Hwange Colliery employees to seek judicial management

WORKERS at the troubled Hwange Colliery Company Ltd (HCCL) will be going back to the courts seeking an order that places the company under judicial management instead of reconstruction as ordered by government.

By Nkululeko Sibanda

Government two weeks ago, through a statutory instrument, pulled the rug from under the feet of the HCCL board and placed the company under reconstruction.

This was after intense haggling between the HCCL board, led by Juliana Muskwe, and a divided shareholder group led by government, over the running of the affairs of the once vibrant coal mining giant.

Owing to government’s move — which players in industry and commerce argue is illegal — HCCL was last week suspended from trading, first on the Johannesburg Stock Exchange (JSE) and later on the Zimbabwe Stock Exchange (ZSE).

Workers, however, now feel the courts have to make a determination that would save the company from further collapse. And that option, they say, is judicial management.

Dumisani Dube of Mathonsi Law Chambers, who represented the workers in a yet-to-be-finalised court challenge in 2016, told the businessdigest they would be going back to the courts to seek the relief they desire.

“It must be remembered that we lodged an application to the Bulawayo High Court to have the HCCL placed under judicial management. The management, then, went behind our back and approached the High Court in Harare where they obtained a default judgment. “They cheated their way to staying at the helm of the company, but you can’t cheat your way to success. The workers will soon be going back to court to seek the finalisation of that appeal that we made at the Bulawayo High Court,” Dube said.

He highlighted that the workers’ prayer to the courts was the only measure that would put an end to the pilferage of resources at the colliery.

“It has to be noted that the decision that government has made, to place the company under reconstruction, is illegal. That is why it (HCCL) has had to be suspended from the JSE and ZSE.

“Workers are of the view that as long as the company is still under the hands of government, whether through a reconstruction arrangement or any other initiative that has a government hand in it, Hwange Colliery will always remain in the same pit. We are of the view that Hwange needs judicial management where an experienced judicial manager is appointed to run the affairs of the company. We have, as representatives of the workers, names of people who have the expertise to run the affairs of a company like Hwange that the courts can appoint as able judicial managers,” he said.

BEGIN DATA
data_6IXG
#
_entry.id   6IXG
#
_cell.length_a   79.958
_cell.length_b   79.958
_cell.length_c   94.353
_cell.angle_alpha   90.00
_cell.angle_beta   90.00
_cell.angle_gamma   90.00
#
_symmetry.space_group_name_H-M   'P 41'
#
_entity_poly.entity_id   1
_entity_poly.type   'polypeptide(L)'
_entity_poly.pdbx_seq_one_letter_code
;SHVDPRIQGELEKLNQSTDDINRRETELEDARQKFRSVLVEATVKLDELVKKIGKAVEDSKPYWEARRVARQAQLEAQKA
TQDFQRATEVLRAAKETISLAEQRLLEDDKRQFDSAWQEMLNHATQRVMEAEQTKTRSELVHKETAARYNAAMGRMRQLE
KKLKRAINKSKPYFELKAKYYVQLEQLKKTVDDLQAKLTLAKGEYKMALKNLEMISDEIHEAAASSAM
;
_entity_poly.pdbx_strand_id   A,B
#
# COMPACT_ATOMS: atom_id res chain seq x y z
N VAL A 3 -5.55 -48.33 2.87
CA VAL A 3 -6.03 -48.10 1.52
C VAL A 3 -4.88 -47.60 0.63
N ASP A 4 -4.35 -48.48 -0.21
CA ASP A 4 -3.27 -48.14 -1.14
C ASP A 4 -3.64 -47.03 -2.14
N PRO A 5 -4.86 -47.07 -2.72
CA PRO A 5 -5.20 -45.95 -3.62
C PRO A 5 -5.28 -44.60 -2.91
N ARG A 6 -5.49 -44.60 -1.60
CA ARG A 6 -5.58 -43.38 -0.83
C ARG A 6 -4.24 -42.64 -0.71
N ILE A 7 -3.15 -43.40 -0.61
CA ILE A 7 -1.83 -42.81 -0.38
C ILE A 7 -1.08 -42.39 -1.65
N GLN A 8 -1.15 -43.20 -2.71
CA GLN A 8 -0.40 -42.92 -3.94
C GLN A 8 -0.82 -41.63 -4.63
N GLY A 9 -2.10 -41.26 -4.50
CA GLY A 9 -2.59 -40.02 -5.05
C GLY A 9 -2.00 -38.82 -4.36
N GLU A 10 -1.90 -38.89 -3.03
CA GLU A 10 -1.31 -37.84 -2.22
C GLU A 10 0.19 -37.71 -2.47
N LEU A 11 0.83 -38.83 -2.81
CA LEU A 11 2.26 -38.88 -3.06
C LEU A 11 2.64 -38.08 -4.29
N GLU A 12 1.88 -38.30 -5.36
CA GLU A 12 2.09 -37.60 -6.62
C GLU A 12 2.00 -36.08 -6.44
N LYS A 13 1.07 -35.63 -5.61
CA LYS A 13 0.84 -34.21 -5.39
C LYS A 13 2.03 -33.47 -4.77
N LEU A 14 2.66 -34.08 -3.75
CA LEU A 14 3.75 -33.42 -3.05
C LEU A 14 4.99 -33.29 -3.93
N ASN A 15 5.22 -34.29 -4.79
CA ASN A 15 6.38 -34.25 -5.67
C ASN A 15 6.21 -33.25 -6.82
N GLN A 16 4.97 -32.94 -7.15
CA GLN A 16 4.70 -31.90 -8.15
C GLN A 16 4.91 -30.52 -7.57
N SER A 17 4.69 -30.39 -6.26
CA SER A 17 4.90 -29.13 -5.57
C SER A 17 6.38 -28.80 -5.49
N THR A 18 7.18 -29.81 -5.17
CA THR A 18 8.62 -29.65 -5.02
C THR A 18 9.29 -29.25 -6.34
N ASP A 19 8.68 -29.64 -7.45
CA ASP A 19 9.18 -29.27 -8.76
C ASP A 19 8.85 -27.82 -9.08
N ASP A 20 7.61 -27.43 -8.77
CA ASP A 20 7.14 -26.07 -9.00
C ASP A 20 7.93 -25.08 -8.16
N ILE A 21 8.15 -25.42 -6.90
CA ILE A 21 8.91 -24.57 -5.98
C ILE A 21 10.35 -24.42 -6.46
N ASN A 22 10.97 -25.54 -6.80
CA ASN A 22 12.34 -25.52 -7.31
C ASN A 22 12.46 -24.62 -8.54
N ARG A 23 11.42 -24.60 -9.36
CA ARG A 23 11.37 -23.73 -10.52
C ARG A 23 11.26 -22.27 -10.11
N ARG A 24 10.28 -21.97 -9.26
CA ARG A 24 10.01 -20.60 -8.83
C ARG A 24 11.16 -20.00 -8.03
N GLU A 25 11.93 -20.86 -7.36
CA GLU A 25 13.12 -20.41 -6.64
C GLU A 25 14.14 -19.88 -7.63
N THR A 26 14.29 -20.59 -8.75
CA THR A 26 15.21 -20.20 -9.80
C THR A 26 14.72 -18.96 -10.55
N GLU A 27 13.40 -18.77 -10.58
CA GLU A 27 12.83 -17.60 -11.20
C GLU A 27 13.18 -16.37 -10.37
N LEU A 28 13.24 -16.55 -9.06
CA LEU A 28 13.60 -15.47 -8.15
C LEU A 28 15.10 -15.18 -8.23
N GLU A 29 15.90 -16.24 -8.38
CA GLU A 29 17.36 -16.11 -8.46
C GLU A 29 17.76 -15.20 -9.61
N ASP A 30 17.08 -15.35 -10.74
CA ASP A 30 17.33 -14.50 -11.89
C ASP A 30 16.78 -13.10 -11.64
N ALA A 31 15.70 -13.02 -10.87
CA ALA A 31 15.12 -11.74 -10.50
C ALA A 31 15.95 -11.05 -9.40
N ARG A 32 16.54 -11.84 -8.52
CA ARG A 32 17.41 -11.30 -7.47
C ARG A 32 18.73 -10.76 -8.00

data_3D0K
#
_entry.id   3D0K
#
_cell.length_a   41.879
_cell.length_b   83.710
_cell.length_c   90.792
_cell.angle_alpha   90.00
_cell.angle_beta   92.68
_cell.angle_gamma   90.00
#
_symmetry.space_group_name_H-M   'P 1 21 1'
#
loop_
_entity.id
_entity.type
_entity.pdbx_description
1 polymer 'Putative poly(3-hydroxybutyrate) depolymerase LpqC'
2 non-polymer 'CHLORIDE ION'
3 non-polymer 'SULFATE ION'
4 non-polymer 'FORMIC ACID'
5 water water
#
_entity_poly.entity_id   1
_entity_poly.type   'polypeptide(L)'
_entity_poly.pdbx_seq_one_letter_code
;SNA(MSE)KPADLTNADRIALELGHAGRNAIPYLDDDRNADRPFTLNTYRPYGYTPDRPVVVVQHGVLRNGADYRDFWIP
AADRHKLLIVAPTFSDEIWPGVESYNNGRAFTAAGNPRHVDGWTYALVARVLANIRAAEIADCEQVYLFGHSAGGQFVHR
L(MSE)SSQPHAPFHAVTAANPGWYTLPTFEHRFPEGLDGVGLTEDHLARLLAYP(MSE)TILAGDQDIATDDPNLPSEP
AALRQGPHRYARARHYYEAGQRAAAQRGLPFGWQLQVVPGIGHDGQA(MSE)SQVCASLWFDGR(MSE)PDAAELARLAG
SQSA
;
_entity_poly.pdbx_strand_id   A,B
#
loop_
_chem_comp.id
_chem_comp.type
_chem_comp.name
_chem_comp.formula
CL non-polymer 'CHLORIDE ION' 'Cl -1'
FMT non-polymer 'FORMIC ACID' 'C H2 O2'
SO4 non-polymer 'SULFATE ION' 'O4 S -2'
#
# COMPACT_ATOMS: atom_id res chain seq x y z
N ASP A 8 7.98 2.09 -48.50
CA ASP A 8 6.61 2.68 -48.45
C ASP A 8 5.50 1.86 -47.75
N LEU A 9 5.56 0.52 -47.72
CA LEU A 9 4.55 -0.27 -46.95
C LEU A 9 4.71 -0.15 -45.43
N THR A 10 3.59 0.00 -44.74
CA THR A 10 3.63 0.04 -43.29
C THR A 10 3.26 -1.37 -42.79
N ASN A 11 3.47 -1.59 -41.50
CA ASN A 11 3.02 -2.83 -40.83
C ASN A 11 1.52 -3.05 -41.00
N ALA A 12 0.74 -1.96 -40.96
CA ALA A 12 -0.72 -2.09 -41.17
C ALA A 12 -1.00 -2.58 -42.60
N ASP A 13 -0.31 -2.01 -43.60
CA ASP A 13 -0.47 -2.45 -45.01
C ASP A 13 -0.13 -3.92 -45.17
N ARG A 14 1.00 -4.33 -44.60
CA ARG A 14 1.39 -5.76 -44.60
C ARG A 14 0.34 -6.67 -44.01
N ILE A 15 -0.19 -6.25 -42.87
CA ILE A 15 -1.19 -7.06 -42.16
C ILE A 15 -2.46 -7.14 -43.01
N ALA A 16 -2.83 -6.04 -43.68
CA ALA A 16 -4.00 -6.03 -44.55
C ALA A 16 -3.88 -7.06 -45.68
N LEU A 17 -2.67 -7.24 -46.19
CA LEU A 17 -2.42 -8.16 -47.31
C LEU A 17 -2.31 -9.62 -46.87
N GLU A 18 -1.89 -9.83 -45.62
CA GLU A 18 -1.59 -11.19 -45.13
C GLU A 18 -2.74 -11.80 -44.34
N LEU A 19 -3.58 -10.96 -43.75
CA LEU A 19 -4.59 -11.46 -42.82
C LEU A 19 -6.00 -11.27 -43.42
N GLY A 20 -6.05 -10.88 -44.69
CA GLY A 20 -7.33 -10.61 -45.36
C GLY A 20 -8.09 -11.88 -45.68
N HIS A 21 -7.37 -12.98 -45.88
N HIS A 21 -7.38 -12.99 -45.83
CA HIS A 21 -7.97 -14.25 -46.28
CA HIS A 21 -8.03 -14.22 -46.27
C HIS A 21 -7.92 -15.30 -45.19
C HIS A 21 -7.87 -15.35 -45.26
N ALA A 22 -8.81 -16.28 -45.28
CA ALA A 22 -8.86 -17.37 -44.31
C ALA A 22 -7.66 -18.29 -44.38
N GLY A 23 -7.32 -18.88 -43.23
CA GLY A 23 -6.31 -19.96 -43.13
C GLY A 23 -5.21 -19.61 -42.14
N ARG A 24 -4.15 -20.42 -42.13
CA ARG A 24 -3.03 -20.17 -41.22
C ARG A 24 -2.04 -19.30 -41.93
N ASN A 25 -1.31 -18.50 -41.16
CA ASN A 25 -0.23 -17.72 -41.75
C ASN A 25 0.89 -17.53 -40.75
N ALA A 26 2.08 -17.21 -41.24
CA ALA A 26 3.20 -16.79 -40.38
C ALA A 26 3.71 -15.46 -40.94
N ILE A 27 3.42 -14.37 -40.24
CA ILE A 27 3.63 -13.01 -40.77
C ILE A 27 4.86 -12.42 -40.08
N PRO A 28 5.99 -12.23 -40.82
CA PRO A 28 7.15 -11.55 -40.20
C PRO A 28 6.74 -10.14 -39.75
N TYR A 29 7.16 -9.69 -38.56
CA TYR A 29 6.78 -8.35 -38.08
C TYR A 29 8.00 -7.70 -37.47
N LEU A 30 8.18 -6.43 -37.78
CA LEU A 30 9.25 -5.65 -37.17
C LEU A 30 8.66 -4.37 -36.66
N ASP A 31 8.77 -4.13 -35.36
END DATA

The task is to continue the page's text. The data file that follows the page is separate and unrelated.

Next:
In an affidavit filed by four HCCL workers, Casper Kombana Ndlovu, Luka Katako, Simeon Tembo and Charles Ncube in 2016 and representing other hundreds of other workers at Hwange Colliery, the applicants argue that judicial management is the only way to save the ailing coal miner from further collapse.

“As employees, creditors, shareholders, and members of the company, the Applicants are statutorily entitled to apply for the placing of the company under Voluntary Judicial Management as contemplated in Section 299 (1)(a) of the Companies Act (CH24:03) and as such, they have the locus standi to institute these proceedings and seek the relief sought herein,” read the 2016 application.

The workers further argued that management had failed to act in a manner that would save the company from collapse, hence their decision to approach the courts.

The affidavit stated that, in 2015 alone, the company incurred a loss of about US$20 million as compared to the losses it recorded in the preceding year amounting to about US$7,5 million, a development workers say shows collapse, corruption and mismanagement at the company.

“As at 2014, the company had a turnover of US$72 031 451 and operating at a loss of US$51 540 220 and total current liabilities of US$209 786 707.

“… The company is currently indebted to statutory creditors amounting to US$119 604 483. Outside these normal statutory payments, trade creditors are owed US$37 249 720,” the affidavit further reads.

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